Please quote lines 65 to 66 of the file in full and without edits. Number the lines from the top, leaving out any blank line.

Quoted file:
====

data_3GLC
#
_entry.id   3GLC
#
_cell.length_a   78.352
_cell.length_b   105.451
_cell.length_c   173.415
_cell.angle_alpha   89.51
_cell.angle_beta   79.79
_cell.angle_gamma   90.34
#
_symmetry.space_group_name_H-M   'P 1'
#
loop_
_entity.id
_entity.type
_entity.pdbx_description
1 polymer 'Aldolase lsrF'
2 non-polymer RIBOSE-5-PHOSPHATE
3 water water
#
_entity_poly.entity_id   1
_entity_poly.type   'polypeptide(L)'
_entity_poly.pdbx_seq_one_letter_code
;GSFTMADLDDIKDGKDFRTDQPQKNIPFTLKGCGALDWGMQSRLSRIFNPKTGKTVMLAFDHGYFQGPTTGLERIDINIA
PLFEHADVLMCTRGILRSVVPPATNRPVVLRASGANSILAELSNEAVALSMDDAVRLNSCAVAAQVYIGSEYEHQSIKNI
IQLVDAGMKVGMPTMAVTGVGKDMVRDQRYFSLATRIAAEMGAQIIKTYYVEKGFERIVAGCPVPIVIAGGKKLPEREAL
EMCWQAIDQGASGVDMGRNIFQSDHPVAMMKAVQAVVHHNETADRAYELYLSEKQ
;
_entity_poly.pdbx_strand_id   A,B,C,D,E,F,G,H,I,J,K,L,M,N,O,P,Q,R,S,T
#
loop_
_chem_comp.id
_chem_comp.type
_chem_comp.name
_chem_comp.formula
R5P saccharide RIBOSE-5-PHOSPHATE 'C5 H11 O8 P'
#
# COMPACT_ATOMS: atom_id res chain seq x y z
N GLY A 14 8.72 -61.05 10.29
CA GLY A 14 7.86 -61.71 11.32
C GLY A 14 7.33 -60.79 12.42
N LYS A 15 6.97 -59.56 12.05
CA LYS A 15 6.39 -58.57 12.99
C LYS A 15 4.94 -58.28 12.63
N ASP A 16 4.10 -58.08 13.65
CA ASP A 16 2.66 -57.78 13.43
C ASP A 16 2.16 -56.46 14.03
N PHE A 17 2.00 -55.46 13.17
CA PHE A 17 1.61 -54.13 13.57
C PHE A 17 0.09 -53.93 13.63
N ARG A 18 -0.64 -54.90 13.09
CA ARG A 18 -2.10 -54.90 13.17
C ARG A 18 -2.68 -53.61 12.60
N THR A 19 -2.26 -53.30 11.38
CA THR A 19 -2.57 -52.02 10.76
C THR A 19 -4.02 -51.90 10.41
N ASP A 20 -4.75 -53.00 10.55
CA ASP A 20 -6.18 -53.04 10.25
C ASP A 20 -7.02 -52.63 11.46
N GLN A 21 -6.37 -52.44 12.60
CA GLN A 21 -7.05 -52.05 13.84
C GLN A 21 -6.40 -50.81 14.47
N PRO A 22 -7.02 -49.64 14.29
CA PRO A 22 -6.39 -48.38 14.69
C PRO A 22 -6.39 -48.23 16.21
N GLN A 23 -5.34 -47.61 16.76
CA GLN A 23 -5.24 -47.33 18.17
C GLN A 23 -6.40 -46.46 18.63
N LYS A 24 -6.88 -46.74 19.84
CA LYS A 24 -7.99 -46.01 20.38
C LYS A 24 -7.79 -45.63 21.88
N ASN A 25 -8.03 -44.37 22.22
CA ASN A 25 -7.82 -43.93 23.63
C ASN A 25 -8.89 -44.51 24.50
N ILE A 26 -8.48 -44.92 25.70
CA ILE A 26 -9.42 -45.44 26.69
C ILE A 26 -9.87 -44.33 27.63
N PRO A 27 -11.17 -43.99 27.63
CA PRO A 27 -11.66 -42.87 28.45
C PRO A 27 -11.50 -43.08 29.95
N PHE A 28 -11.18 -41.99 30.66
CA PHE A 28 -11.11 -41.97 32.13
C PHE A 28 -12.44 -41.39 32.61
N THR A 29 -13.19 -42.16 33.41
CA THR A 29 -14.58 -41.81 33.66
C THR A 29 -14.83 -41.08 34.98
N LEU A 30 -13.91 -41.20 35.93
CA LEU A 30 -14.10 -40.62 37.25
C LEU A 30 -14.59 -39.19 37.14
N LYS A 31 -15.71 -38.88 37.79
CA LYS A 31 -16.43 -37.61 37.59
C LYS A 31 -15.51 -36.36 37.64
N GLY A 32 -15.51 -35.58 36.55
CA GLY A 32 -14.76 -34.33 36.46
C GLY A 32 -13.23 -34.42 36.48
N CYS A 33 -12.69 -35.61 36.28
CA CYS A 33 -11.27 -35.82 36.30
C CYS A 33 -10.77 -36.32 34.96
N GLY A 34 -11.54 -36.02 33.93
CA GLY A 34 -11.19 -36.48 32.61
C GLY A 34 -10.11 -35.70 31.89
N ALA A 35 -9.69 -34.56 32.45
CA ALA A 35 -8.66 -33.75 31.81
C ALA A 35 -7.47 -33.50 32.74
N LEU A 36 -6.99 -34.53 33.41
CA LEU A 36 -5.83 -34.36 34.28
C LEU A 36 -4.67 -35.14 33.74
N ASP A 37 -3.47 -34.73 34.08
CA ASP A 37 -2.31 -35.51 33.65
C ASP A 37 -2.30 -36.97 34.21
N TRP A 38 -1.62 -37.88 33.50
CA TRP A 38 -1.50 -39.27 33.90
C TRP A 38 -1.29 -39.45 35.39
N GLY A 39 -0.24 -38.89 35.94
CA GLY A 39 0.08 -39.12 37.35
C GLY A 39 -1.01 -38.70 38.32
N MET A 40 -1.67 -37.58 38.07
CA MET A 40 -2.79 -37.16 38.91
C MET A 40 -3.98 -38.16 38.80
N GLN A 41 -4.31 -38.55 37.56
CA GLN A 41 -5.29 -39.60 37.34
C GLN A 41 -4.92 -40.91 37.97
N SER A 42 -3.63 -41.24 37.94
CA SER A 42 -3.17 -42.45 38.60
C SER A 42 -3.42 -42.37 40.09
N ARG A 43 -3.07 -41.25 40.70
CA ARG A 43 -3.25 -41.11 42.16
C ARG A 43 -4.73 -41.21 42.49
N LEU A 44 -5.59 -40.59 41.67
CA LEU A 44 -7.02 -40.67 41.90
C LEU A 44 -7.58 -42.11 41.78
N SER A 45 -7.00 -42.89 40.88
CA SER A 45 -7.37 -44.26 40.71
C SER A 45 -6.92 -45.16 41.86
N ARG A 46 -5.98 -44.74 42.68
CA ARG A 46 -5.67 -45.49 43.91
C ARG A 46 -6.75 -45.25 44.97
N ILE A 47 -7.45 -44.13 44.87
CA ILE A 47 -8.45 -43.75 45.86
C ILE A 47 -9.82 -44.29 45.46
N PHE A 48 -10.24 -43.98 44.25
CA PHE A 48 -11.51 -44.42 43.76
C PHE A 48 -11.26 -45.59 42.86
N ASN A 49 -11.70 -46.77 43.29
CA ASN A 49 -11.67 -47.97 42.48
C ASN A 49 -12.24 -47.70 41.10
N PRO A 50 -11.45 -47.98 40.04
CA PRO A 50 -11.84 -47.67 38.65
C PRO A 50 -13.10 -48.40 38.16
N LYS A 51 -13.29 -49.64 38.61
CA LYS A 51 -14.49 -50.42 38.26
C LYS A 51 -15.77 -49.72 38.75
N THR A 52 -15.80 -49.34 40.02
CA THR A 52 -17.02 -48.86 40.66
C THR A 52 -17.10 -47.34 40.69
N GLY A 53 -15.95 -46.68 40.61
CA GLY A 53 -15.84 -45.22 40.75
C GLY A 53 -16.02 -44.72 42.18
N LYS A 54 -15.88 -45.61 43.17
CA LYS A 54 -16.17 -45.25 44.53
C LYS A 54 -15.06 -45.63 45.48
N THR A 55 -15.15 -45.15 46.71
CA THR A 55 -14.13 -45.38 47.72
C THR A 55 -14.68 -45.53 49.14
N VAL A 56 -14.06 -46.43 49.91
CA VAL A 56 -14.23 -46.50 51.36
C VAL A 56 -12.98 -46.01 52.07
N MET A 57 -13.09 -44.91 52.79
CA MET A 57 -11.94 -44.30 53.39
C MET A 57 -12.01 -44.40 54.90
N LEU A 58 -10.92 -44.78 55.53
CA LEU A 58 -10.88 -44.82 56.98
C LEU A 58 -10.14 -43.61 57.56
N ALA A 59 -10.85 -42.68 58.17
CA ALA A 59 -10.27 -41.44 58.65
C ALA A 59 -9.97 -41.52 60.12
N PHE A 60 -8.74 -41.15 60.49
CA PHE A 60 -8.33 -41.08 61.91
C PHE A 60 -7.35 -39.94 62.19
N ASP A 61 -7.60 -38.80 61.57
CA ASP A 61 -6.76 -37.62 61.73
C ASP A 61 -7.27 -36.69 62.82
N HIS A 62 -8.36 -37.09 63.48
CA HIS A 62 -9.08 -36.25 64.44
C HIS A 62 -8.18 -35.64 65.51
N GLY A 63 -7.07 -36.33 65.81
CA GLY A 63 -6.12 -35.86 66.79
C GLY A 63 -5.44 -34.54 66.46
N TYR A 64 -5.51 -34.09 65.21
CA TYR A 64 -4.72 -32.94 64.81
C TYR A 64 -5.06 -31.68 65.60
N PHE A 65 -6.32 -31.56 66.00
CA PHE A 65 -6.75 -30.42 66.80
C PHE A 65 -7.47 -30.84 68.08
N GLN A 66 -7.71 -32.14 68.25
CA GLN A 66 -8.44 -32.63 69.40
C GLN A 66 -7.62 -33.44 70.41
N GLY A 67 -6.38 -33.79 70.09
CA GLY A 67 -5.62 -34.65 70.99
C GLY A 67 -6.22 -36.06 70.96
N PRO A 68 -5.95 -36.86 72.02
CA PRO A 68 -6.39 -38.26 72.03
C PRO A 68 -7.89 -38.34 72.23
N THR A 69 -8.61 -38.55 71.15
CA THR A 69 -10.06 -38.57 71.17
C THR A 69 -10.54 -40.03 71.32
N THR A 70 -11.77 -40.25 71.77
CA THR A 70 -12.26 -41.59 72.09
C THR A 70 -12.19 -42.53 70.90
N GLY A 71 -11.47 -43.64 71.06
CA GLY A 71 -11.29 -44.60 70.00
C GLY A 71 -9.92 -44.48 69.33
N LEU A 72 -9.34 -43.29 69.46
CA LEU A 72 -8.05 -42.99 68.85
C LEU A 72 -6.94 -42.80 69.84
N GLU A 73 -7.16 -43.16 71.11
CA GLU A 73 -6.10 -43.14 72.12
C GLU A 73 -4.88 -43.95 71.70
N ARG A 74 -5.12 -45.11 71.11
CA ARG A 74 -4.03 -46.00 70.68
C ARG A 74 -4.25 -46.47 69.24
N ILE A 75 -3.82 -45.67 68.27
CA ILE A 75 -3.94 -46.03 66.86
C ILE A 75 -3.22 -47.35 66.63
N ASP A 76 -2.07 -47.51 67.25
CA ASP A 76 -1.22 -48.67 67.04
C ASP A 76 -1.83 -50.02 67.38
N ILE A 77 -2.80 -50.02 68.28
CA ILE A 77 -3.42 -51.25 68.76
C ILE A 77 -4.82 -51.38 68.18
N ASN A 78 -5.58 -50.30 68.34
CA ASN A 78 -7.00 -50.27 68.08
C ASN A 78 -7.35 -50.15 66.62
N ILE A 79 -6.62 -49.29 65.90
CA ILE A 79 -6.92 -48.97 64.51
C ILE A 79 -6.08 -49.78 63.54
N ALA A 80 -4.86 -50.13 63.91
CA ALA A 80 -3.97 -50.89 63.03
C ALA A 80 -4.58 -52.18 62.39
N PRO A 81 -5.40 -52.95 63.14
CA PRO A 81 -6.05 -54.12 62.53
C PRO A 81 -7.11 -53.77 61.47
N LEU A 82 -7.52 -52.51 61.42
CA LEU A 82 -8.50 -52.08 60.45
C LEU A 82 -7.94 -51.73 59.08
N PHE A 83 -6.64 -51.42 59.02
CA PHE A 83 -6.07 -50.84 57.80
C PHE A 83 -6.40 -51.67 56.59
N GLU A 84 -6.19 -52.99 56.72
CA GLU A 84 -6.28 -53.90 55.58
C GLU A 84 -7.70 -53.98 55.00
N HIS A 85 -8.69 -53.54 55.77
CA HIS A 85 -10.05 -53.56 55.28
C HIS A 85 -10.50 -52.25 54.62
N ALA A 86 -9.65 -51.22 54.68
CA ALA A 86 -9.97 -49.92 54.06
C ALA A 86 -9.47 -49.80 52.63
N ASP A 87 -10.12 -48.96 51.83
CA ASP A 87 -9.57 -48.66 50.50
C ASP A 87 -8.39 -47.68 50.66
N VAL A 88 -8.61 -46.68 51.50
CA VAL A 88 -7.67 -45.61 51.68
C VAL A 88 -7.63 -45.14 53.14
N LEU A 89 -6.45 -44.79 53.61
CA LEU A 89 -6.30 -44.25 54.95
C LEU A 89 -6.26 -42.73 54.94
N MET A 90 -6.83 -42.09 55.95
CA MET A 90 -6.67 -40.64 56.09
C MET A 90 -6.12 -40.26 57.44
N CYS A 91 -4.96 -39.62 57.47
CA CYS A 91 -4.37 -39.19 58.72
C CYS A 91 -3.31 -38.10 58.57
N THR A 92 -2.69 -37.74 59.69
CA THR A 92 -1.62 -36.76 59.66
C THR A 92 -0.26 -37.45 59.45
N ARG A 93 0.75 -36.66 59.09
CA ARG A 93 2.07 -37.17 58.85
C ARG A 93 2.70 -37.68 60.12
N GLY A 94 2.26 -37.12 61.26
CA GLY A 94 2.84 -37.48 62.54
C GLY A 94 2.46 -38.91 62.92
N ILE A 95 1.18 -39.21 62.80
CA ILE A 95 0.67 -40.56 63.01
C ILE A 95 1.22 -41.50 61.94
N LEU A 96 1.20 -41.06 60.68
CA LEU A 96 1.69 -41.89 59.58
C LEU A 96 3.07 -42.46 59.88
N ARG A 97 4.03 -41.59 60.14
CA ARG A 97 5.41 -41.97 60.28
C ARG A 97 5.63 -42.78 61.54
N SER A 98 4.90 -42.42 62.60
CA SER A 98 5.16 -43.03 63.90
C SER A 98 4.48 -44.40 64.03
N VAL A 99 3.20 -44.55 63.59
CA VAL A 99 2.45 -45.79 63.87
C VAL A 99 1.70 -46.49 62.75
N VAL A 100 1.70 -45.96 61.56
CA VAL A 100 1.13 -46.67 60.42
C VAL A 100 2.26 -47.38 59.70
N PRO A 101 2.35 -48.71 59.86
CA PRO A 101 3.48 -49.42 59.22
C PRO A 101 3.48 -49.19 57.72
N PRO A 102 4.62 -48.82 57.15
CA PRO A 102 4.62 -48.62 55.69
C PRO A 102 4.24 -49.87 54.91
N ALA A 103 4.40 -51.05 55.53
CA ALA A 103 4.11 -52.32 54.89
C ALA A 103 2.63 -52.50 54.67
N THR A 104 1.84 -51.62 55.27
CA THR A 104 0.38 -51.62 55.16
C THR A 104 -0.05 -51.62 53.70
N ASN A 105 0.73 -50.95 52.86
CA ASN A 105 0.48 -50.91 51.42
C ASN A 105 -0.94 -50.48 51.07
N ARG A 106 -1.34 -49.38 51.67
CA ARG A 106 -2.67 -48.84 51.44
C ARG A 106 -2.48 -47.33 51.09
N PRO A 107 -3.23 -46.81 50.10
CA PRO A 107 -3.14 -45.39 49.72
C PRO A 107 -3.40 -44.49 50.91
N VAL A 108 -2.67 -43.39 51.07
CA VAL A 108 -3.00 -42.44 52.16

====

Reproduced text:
CA PRO A 22 -6.39 -48.38 14.69
C PRO A 22 -6.39 -48.23 16.21